by BRUCE BROWNE
A pigtailed girl skips up the center aisle after getting a pre-concert hug from her parent. She clutches a musical score to her chest and her face is filled with gleeful anticipation of the music to come. She has no idea that the score, the Frank Martin Mass, which covers one-half of her tiny torso, is one of the most revered and defining choral works she could be singing. She sings for the pleasure music brings her life. She is a treble in Cantores in Ecclesia, the Portland choir that performed Monday, February 20, at Portland’s St. Mary’s Cathedral.
This was a program of polar opposites. The shivering white ice flow of Igor Stravinsky’s Mass of 1948 was set against the much warmer and highly coloristic woven tapestry of the Mass of 1923 by Frank Martin. In a wonderful coup by Cantores, the guest conductor, James O’Donnell, was on the podium – all the way from Westminster Abbey, London. O’Donnell is an icon at the Abbey, organist and choirmaster — in Hollywood-speak, choirmaster to the royals and ruling class. He demonstrated his grace and skill in this concert.
Martin and Stravinsky enjoyed similar life spans of over 80 years, and lived contemporaneously — Martin (a Swiss Huguenot by birth) mostly in the Netherlands, and Russian-born Stravinsky, a lifelong expat, in Russia, France, Switzerland, and America. But what different paths they took. Stravinsky: commercial, secular by comparison, and more famous by the time of the Mass, having already composed The Firebird and Symphony of Psalms, for example. Martin was the son of a pastor, insular, unconfident in his craftsmanship, but in his way, just as inventive and vibrant as Stravinsky. For example, another of Martin’s choral pieces, the Songs of Ariel, commissioned in 1953 for the Netherlands Chamber Choir, is a wonder of Shakespearean exposition: onomatopoeic articulations, harmonic shifts, and jolting musical ideas for his time.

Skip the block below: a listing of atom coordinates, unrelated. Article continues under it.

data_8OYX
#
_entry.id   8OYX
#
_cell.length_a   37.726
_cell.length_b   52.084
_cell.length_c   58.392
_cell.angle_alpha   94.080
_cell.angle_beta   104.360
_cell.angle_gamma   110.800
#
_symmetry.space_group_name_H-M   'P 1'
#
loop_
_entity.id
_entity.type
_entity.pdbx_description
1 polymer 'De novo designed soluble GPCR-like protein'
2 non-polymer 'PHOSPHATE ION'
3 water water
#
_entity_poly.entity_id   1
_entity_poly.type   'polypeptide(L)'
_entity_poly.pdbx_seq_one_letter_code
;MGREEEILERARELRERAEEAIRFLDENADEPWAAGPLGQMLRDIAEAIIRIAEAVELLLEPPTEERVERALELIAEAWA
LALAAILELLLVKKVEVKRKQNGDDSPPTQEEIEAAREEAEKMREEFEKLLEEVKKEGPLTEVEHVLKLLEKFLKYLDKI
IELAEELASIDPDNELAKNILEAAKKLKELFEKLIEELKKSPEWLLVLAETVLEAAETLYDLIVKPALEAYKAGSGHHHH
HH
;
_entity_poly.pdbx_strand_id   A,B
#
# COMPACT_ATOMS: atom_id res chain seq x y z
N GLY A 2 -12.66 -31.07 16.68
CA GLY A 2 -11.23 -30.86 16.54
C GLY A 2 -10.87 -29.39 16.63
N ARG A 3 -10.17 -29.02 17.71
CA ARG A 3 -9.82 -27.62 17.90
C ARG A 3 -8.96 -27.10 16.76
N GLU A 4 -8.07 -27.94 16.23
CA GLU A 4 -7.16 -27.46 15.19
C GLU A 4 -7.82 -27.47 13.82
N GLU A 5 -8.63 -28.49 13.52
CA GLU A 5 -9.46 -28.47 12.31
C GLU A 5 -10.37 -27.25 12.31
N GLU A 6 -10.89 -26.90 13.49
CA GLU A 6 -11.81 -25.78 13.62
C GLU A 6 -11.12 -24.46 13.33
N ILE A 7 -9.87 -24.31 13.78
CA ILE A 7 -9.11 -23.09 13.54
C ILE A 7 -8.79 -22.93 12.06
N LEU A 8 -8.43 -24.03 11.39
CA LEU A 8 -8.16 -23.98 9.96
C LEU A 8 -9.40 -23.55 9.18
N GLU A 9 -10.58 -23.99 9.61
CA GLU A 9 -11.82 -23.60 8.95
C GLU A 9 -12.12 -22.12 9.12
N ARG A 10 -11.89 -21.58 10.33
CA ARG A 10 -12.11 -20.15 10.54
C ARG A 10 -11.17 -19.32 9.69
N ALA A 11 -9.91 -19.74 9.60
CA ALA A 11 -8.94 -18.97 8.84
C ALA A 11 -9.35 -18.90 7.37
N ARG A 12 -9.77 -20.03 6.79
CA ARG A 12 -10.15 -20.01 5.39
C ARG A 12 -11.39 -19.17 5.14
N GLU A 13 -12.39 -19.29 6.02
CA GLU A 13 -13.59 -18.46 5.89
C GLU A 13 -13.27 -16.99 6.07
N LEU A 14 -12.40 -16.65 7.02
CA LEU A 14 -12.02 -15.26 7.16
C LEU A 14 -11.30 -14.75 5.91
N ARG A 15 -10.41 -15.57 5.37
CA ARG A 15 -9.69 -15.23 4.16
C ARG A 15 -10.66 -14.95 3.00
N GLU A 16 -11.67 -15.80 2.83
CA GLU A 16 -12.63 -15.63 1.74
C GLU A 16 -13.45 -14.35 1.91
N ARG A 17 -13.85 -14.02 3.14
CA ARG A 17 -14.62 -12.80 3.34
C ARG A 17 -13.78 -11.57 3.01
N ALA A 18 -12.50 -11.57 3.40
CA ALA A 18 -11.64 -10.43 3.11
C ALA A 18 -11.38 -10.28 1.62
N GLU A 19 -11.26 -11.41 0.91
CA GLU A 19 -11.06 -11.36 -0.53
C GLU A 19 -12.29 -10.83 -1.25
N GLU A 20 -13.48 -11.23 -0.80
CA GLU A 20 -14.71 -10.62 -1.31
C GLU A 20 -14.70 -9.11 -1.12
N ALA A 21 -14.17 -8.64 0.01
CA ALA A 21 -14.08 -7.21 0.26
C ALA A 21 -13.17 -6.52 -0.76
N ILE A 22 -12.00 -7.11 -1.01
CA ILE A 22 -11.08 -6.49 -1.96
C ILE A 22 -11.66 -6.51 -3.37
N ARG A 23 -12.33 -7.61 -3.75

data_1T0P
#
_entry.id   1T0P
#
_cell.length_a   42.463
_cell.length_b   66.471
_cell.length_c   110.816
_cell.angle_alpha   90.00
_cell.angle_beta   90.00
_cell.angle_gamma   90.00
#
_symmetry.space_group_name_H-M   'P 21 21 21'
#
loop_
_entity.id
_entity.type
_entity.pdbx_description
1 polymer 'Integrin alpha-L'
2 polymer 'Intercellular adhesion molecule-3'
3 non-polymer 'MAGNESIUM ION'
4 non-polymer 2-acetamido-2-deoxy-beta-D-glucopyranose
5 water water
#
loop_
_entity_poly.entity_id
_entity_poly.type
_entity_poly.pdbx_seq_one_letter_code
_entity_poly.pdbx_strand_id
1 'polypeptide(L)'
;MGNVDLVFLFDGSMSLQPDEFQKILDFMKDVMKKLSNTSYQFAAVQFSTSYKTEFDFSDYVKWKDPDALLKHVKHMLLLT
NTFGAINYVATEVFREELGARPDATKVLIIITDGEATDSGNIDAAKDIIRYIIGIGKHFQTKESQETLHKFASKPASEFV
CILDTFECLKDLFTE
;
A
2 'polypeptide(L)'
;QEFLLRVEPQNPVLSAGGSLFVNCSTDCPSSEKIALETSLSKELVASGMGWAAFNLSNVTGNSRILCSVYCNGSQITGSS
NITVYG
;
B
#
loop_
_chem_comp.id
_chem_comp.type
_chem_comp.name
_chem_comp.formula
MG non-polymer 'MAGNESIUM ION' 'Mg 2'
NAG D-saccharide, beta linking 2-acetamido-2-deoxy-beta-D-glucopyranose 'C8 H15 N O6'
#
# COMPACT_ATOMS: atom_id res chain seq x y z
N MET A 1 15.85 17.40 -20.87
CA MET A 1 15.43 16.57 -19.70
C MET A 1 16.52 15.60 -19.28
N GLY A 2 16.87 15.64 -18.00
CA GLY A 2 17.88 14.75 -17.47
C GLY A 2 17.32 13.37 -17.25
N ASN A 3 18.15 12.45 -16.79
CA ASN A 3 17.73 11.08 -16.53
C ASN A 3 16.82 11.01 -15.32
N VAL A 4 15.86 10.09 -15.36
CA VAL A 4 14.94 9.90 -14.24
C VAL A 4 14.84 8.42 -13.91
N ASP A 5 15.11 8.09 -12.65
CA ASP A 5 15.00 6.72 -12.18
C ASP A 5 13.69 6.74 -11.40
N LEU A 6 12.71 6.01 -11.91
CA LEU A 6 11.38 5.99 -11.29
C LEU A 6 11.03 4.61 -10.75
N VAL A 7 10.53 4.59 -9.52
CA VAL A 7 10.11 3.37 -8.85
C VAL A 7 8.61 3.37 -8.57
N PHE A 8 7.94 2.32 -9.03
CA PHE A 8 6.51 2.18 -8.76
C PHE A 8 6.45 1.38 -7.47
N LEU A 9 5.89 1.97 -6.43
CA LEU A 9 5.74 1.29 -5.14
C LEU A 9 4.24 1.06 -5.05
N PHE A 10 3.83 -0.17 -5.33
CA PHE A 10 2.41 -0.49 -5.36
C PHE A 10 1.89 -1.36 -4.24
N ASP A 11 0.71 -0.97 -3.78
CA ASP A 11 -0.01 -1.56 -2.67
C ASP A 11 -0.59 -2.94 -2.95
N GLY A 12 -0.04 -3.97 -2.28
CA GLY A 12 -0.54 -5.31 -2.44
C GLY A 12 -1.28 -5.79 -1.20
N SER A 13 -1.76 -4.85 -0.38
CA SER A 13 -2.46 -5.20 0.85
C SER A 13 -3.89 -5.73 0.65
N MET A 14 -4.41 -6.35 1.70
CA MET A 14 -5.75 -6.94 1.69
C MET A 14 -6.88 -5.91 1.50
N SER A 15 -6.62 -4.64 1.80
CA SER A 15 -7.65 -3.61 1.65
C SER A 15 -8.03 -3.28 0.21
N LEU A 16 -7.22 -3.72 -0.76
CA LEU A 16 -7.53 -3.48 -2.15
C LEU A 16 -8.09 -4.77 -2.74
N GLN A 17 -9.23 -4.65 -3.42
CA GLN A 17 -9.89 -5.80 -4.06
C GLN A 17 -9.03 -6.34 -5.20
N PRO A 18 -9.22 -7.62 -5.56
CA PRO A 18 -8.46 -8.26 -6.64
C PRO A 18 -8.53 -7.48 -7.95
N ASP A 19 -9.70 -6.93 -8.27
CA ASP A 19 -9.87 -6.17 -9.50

Can two pieces be any more different? The Martin Mass, set for a cappella double choir, is by far the more harmonically fetching and varied. From pentatonic, (a scale based on five tones instead of the traditional seven) to quasi-far eastern to the bell-like opening chords of the “Sanctus,” its constantly changing styles are captivating. Martin wrote this piece in his early thirties as “a matter between God and myself” and 40 years later, at its revival, deemed it underdeveloped and flawed. He later remarked “it was much better than I thought.” And he was right.
Stravinsky’s Mass, in stark contrast, is scored for double woodwind quintet (two each of oboes, bassoons and trumpets; one English horn, and three trombones) and voices. The composer meant for it to be included in a liturgical setting.
Scholars place this work center “mass” in Stravinsky’s neo-classical period but as it is a liturgical work, I think its personality more “neo-medieval” than anything else. Unleavened by any advanced harmonies or much polyphony (more than one melody line at a time, which developed after the medieval period), it has a monolithic structure yet is unmistakably chant-influenced, and its consecutive intervals of 2nds, 4ths and 5ths and prevailing open harmonies (tending toward the omission of 3rds in a chord) all echo the 14h-15th century style.
Consider the opening of the “Gloria”: a duet of two soloists, using measure bars, sure, but really sounding unmeasured, much like the early lines of conductus and other idioms of Medieval choral music. A homophonic congregational “mumbling” from the choir follows, and then the soloists reappear, again accompanied by oboe, trumpet and bassoon, in a spare, open kind of delivery.